Area AIDS is up 16 percent

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The 43 current cases of AIDS in San Benito County may seem like
a small number to some, but health officials said the danger of
contracting the deadly virus is real.

Just because we live in Hollister and not San Francisco doesn’t
mean that the risk is not out there,

San Benito County Health Educator Suzi Deeb said.

If they participate in high risk activities, they are just as
susceptible to contracting AIDS as someone in a large city.

The 43 current cases of AIDS in San Benito County may seem like a small number to some, but health officials said the danger of contracting the deadly virus is real.

“Just because we live in Hollister and not San Francisco doesn’t mean that the risk is not out there,” San Benito County Health Educator Suzi Deeb said. “If they participate in high risk activities, they are just as susceptible to contracting AIDS as someone in a large city.”

According to the most recent statistics available from the San Benito County Health Department, the 43 people currently living with AIDS represents approximately a 16-percent increase from the 37 known cases of AIDS in the county during October 2002.

Deeb said it’s not the number of reported AIDS cases that has health officials concerned as much as it represents a nearly 34 percent increase in the number of local AIDS sufferers since the 32 known cases in October 1999, according to statistics from the county and the state Department of Health.

“Yes, it is a concern. The 43 people are just the ones that we know have AIDS,” Deeb said.

Deeb, who travels throughout the county teaching adults and teenagers about the dangers of AIDS, said there are probably many more people locally who are infected with AIDS or HIV but do not know it.

“People who are seeking treatment outside the county in Monterey or San Jose counties are not being counted in our local survey,” Deeb said.

Although AIDS has been a reality in San Benito County for more than 14 years, there are still a number of people who are misinformed about the virus or how you can contract it.

“A lot of people, here in San Benito County, still think that you can get infected from a mosquito bite,” Deeb said. “There are others who believe you can still contract the virus through casual contact.”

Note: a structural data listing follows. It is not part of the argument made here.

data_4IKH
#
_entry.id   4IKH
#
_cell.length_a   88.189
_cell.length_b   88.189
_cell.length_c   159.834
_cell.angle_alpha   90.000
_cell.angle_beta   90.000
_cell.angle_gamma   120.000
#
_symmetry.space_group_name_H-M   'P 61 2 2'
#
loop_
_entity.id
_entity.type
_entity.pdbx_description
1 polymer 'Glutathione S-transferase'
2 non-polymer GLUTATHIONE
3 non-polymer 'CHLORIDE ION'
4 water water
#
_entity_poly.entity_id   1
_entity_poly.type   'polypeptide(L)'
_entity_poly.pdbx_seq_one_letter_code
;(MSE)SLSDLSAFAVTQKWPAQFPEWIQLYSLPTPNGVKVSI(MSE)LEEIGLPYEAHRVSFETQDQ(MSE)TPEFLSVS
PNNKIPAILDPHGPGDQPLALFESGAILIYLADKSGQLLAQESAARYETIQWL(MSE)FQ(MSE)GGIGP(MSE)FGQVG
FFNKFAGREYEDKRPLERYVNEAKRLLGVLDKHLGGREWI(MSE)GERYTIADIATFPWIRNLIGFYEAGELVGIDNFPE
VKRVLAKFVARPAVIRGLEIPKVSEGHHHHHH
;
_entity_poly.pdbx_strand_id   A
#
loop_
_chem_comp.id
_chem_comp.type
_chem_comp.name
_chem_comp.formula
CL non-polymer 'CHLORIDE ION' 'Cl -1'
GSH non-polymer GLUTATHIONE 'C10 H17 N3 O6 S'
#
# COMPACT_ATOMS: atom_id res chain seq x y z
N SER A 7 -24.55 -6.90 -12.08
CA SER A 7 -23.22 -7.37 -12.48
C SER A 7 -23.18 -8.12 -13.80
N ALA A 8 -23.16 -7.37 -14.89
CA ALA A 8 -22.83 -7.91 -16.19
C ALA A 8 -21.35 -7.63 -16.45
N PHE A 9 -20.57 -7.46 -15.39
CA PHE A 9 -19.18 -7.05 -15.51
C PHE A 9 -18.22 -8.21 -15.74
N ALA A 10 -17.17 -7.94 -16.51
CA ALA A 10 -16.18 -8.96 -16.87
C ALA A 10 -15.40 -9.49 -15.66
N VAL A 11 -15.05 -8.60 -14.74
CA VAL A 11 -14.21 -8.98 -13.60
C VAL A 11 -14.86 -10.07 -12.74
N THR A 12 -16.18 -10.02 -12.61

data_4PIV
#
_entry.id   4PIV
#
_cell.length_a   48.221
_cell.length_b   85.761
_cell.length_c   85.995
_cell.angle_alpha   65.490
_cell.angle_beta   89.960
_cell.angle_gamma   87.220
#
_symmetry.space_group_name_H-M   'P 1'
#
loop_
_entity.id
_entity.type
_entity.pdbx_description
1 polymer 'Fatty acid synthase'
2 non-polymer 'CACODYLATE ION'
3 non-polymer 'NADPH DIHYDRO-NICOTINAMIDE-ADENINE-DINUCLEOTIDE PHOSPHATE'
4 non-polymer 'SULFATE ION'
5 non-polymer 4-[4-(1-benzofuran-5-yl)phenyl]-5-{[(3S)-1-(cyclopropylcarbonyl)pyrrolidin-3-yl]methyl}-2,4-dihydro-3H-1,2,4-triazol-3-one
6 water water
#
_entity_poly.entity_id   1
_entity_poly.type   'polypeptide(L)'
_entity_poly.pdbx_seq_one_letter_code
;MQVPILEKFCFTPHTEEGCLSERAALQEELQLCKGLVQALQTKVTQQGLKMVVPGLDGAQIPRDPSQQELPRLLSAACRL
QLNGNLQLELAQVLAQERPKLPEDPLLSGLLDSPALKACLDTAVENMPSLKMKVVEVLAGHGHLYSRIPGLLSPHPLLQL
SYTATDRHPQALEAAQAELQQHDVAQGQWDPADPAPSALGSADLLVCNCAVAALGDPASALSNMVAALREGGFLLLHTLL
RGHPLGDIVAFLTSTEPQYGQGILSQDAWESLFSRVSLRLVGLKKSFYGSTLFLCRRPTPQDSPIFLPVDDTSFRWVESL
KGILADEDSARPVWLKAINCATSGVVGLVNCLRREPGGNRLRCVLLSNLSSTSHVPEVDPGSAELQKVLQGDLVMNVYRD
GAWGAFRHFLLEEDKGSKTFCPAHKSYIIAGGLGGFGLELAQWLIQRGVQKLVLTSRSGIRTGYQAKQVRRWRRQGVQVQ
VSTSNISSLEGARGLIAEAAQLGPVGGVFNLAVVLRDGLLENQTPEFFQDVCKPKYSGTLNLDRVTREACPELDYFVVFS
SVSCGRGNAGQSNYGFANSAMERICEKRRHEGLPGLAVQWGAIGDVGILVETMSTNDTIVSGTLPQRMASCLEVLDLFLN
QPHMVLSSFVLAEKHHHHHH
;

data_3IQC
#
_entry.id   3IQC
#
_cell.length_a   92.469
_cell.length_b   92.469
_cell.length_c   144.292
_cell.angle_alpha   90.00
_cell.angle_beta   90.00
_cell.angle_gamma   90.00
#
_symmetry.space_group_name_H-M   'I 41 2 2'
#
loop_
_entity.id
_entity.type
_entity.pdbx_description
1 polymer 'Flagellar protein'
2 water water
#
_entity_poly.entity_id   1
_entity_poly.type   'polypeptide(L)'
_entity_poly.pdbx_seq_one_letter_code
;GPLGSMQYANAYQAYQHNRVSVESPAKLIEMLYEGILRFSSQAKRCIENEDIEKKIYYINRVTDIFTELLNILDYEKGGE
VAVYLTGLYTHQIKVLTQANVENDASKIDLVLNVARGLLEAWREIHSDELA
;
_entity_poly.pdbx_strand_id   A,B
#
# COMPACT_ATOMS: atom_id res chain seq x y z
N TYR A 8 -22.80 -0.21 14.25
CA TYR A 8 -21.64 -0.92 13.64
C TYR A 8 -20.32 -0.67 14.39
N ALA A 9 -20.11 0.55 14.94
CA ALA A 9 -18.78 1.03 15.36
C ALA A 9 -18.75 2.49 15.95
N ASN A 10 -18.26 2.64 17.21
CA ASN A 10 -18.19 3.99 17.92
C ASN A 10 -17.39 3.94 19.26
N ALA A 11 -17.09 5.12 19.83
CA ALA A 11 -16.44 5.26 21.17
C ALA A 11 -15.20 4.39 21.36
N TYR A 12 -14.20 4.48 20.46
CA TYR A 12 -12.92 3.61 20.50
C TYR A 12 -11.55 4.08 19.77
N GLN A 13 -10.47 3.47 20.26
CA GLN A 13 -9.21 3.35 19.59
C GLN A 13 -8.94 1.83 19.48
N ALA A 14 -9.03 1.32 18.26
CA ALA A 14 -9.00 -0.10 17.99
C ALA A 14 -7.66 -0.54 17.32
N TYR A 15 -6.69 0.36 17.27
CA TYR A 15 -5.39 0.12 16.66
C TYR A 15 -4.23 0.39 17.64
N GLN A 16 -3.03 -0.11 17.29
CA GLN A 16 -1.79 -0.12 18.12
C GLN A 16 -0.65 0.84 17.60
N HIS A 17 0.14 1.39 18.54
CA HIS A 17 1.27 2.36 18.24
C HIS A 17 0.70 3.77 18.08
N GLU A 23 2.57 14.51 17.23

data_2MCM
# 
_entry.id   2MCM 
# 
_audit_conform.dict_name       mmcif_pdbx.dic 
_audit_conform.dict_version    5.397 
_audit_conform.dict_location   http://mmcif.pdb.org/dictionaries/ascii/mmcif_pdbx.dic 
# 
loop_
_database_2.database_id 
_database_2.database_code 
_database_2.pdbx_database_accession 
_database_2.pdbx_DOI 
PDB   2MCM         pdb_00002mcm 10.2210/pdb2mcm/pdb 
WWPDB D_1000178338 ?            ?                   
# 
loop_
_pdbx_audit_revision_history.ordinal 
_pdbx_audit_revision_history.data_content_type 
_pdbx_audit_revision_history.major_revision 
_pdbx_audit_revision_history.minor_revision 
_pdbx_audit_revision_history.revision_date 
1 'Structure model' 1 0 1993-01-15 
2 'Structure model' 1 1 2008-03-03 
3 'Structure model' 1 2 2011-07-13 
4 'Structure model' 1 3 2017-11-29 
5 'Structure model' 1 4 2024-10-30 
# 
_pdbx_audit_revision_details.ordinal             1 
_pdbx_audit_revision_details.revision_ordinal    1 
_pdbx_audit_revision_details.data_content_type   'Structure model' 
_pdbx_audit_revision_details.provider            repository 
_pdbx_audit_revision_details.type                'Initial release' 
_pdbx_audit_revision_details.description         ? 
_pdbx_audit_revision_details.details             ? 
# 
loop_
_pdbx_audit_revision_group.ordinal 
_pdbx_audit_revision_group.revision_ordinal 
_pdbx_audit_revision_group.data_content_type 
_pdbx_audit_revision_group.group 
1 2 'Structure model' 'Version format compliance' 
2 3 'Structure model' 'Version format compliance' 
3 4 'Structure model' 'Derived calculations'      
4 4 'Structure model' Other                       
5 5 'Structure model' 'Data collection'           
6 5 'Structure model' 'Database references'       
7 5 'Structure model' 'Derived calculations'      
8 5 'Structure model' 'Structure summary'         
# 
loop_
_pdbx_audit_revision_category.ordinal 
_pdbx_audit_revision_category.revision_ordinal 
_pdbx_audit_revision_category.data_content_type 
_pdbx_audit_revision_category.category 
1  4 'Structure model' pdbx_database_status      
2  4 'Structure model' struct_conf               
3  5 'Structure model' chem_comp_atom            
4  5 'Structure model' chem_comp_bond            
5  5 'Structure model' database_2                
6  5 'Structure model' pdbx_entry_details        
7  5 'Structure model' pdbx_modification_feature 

Patricia Morales, the county’s case manager who works with many of the local AIDS patients, said that is just a small example of the misconceptions residents still have about AIDS and HIV.

“There are still many people who don’t know that HIV and AIDS are not the same thing,” Morales said. “HIV is the virus that causes people to contract AIDS.”

She said full blown AIDS refers more to the complete crippling of a person’s immune system to the point where even a minor cold or infection could lead to death.

Another misconception residents have about aids is that only homosexual males or intravenous drug users can contract the virus. Deeb said nothing could be further from the truth.

“Nationally, the fastest growing population that is becoming infected with HIV is teens from having heterosexual sex,” Deeb said.

Most AIDS patients in San Benito County, approximately 60 percent of the 43 cases, are Hispanic or white males between 20 and 39 years old, according to local health statistics.

Deeb said that is why they have been pushing hard to get information to some of the most high risk populations in the county.

“We do education for populations that are considered high risk, such as the County Jail, Juvenile Hall, the migrant camp, the junior high and the high school,” Deeb said.

The San Benito Health Foundation offers HIV/AIDS testing during normal work hours weekdays. For more information on testing options, call the Health Foundation at 637-5306.

To learn more about lectures and educational materials on aids, call the San Benito Health Education Program at 636-4011.

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